Year for the Planet Week 51: The Final Resistance – Growing My Own Food

Year for a Planet is a personal challenge to be a better human for the planet for a whole year. This year, 2017, is where I deal with my food choices.


It’s almost the end of the year, and while the progress I’ve had in this project feels incredible, here is another level of sustainable eating I want to achieve: growing my own food.

While it is difficult to be an urban farmer in particularly congested cities, I’d like to think each product I end up growing myself and not buying—no matter how small— is a kick in the nuts of capitalism. To be as self-sustaining as possible is empowering, and to cook something that does not have a logo, Instagram handle or Facebook page is nothing short of delicious. In the future, I can see myself being one of those old bohemian ladies who runs an apothecary at home and talks to her plants and gives them names.

I’d like to be realistic about what I can grow because I don’t wish to eat anything incubated in urban pollution. Despite the simplicity of my eating habits now, there are still many products I would rather leave to experts and organic farmers. And so have chosen a few things I can grow indoors.

1. Herbs and spices – One of the game changers in this project is the fact that I learned to cook with spices, which easily turns any potentially bland dish into something delicious. Basil, oregano, thyme, rosemary, and everything else all have medicinal benefits and smell great.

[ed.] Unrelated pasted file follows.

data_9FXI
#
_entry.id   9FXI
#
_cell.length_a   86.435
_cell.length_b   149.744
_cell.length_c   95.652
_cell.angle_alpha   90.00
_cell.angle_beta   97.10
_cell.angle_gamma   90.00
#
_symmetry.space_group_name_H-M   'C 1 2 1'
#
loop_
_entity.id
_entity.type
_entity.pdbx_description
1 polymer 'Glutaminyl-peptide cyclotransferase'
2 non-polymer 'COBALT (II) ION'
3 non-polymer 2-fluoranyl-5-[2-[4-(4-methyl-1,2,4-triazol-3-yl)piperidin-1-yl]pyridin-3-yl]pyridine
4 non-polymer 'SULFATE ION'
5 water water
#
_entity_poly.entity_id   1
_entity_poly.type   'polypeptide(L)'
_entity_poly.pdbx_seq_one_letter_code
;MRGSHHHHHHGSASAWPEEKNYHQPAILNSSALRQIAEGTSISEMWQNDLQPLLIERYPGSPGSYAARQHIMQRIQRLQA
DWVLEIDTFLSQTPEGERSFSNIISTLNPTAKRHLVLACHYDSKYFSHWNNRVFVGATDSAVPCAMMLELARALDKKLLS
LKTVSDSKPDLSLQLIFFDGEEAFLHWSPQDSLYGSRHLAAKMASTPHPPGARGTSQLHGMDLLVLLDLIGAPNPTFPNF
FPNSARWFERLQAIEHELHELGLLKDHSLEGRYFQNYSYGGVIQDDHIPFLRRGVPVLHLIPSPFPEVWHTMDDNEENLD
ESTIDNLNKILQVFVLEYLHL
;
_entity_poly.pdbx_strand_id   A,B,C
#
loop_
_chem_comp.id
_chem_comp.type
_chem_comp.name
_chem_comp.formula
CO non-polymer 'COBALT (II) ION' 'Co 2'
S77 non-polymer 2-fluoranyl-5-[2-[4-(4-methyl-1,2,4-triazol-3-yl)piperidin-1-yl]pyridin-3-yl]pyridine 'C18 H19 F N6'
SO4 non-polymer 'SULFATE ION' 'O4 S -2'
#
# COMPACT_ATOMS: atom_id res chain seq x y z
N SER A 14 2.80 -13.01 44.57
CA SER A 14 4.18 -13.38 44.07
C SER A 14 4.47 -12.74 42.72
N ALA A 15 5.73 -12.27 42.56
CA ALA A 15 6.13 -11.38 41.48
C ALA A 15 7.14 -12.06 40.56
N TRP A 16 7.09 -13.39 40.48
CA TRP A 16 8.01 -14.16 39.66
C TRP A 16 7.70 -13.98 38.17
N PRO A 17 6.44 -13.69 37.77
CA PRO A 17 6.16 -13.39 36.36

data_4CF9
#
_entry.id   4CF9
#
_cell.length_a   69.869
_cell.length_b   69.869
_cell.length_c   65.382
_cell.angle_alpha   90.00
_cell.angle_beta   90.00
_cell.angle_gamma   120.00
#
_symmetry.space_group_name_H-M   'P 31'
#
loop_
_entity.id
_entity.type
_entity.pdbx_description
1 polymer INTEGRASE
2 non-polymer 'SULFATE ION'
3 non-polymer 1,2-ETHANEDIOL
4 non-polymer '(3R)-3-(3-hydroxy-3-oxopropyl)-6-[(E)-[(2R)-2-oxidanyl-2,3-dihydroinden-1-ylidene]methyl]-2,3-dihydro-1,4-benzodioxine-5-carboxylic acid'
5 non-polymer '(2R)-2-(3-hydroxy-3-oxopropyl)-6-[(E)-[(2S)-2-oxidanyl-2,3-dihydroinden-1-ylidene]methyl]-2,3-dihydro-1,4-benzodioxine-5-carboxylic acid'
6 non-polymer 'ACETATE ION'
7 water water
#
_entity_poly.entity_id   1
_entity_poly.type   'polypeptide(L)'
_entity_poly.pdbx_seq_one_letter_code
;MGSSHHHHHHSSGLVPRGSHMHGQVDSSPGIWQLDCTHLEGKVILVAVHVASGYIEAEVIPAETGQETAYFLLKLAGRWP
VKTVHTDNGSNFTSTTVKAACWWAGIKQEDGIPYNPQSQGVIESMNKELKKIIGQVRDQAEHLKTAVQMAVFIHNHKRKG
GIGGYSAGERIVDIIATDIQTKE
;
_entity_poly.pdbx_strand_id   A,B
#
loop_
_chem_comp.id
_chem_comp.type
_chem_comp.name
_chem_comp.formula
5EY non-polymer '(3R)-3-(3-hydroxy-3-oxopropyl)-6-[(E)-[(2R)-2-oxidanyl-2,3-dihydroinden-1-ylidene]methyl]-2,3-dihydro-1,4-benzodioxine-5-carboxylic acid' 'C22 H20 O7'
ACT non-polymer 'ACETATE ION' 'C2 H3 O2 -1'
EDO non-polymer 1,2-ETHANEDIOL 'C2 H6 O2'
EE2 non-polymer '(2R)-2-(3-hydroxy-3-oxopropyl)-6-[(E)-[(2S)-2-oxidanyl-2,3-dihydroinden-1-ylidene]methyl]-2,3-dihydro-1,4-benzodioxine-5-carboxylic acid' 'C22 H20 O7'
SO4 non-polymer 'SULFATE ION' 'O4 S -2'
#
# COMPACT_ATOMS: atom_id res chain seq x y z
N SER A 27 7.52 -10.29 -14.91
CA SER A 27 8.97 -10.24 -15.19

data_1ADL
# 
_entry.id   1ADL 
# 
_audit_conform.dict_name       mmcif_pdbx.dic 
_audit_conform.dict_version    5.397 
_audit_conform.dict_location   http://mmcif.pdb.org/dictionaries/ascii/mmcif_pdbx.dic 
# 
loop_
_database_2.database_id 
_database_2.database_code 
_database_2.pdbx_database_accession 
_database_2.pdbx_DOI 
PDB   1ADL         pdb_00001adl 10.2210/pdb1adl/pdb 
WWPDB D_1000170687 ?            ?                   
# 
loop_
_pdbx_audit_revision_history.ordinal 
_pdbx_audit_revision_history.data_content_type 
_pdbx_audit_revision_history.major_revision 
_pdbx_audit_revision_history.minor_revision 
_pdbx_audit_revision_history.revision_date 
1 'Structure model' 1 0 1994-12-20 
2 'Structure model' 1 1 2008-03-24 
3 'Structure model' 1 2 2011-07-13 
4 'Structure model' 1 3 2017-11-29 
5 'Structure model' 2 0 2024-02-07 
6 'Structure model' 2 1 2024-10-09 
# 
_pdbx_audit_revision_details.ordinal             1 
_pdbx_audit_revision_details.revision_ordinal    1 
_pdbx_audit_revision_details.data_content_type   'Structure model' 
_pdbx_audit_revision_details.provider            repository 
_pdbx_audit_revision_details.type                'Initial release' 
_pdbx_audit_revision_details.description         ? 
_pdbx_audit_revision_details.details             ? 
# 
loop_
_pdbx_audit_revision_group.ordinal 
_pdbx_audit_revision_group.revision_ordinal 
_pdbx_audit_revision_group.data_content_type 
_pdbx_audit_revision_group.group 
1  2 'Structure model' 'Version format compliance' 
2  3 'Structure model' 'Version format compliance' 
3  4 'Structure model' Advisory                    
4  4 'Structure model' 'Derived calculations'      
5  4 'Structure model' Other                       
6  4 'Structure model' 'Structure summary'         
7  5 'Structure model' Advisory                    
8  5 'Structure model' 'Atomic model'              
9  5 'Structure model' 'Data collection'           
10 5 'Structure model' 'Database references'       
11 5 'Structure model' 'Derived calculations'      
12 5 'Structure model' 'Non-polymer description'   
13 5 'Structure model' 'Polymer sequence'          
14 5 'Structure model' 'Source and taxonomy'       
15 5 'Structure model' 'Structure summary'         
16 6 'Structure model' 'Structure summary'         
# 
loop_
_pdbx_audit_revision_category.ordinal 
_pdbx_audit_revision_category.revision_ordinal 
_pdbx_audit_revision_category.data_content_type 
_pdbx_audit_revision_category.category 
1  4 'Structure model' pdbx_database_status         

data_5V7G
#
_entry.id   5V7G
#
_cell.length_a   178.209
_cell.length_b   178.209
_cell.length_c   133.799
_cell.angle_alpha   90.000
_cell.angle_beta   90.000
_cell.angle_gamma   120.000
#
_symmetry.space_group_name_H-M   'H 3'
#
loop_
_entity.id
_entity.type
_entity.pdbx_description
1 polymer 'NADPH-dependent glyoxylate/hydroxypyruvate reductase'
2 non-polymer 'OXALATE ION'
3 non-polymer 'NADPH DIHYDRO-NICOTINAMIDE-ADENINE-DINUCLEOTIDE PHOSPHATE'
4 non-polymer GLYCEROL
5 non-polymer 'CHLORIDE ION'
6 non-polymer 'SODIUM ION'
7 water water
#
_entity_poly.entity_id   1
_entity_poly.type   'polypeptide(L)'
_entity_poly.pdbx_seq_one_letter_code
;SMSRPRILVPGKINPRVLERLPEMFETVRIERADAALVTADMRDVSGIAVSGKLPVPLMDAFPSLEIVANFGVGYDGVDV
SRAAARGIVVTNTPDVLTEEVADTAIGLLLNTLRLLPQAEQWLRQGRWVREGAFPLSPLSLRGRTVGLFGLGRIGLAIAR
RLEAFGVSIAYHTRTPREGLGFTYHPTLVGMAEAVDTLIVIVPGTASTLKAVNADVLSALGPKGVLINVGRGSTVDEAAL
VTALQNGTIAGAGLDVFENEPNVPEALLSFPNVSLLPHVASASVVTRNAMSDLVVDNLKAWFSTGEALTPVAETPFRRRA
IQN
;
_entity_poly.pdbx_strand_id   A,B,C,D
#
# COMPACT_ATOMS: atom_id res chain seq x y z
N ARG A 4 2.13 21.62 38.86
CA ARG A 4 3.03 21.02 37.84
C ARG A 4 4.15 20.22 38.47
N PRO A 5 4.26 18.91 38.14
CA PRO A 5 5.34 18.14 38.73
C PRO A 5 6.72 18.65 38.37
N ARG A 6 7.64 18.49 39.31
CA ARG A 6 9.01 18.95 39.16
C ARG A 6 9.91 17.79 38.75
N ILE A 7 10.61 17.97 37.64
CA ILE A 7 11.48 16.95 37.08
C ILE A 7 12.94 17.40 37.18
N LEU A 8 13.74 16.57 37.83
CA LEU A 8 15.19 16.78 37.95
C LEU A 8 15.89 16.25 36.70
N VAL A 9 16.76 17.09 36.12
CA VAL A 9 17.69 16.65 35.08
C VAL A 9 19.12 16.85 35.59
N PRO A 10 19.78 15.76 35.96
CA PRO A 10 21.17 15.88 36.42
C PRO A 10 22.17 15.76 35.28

2. Sweet potatoes – Hallelujah, sweet potatoes can be grown in a bucket! And so what I lack in space, a pail can make up for.

3. Aloe vera – I grew up with aloe vera in the garden and my mom used to apply the gel on my scalp for my hair to grow thick and long. Aloe vera has a lot of cosmetic and dietary uses, and it’s also really easy to grow. I don’t usually eat it but it’s a great hair mask.

4. Greens – Who hasn’t seen those viral videos of people regrowing lettuce leaves from the stem? I think having a ready head of lettuce (or onions) in your windowsill means you have no excuse not to eat veggies.

It’s Christmas Eve, and as I look at all the unhealthy food in the house (obviously not mine), I can’t help but think that people automatically give family, friends, and colleagues overly packaged and processed food as an apology for all the things we haven’t said or done but should have. So I say let’s eat in a way that will help us live our lives to the fullest with zero regrets. Happy Holidays, everyone!


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